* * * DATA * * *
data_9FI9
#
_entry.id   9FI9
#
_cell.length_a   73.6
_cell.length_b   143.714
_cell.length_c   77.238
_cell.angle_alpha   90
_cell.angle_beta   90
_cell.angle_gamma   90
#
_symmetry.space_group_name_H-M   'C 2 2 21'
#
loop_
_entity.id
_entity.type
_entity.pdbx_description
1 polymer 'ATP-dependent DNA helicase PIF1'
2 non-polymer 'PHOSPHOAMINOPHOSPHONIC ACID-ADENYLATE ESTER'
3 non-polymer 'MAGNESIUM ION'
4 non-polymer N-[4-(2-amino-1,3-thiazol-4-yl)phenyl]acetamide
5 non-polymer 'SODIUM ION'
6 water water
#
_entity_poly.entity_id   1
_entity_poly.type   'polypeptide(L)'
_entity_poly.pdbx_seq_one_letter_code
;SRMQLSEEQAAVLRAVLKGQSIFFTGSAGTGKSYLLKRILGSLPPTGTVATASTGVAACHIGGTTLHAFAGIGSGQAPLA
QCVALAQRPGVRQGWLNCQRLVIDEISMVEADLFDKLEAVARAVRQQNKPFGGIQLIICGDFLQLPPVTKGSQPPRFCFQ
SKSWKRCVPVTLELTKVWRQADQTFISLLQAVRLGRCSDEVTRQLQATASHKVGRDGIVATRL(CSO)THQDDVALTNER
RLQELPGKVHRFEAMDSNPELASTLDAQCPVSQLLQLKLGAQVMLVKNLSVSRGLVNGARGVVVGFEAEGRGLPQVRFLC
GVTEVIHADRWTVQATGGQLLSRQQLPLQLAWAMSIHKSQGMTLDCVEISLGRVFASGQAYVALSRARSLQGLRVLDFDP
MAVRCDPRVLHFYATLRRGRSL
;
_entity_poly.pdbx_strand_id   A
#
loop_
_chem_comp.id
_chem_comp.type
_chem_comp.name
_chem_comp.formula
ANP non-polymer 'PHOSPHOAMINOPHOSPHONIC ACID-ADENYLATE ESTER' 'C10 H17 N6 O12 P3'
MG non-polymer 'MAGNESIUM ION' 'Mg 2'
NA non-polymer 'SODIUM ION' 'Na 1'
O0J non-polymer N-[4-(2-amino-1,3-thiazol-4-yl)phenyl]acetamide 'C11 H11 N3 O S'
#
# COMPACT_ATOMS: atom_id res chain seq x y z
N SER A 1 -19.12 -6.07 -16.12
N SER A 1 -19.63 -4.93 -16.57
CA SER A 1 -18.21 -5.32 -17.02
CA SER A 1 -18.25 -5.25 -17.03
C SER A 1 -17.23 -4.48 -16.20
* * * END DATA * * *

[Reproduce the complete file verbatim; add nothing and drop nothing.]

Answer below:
data_9FI9
#
_entry.id   9FI9
#
_cell.length_a   73.6
_cell.length_b   143.714
_cell.length_c   77.238
_cell.angle_alpha   90
_cell.angle_beta   90
_cell.angle_gamma   90
#
_symmetry.space_group_name_H-M   'C 2 2 21'
#
loop_
_entity.id
_entity.type
_entity.pdbx_description
1 polymer 'ATP-dependent DNA helicase PIF1'
2 non-polymer 'PHOSPHOAMINOPHOSPHONIC ACID-ADENYLATE ESTER'
3 non-polymer 'MAGNESIUM ION'
4 non-polymer N-[4-(2-amino-1,3-thiazol-4-yl)phenyl]acetamide
5 non-polymer 'SODIUM ION'
6 water water
#
_entity_poly.entity_id   1
_entity_poly.type   'polypeptide(L)'
_entity_poly.pdbx_seq_one_letter_code
;SRMQLSEEQAAVLRAVLKGQSIFFTGSAGTGKSYLLKRILGSLPPTGTVATASTGVAACHIGGTTLHAFAGIGSGQAPLA
QCVALAQRPGVRQGWLNCQRLVIDEISMVEADLFDKLEAVARAVRQQNKPFGGIQLIICGDFLQLPPVTKGSQPPRFCFQ
SKSWKRCVPVTLELTKVWRQADQTFISLLQAVRLGRCSDEVTRQLQATASHKVGRDGIVATRL(CSO)THQDDVALTNER
RLQELPGKVHRFEAMDSNPELASTLDAQCPVSQLLQLKLGAQVMLVKNLSVSRGLVNGARGVVVGFEAEGRGLPQVRFLC
GVTEVIHADRWTVQATGGQLLSRQQLPLQLAWAMSIHKSQGMTLDCVEISLGRVFASGQAYVALSRARSLQGLRVLDFDP
MAVRCDPRVLHFYATLRRGRSL
;
_entity_poly.pdbx_strand_id   A
#
loop_
_chem_comp.id
_chem_comp.type
_chem_comp.name
_chem_comp.formula
ANP non-polymer 'PHOSPHOAMINOPHOSPHONIC ACID-ADENYLATE ESTER' 'C10 H17 N6 O12 P3'
MG non-polymer 'MAGNESIUM ION' 'Mg 2'
NA non-polymer 'SODIUM ION' 'Na 1'
O0J non-polymer N-[4-(2-amino-1,3-thiazol-4-yl)phenyl]acetamide 'C11 H11 N3 O S'
#
# COMPACT_ATOMS: atom_id res chain seq x y z
N SER A 1 -19.12 -6.07 -16.12
N SER A 1 -19.63 -4.93 -16.57
CA SER A 1 -18.21 -5.32 -17.02
CA SER A 1 -18.25 -5.25 -17.03
C SER A 1 -17.23 -4.48 -16.20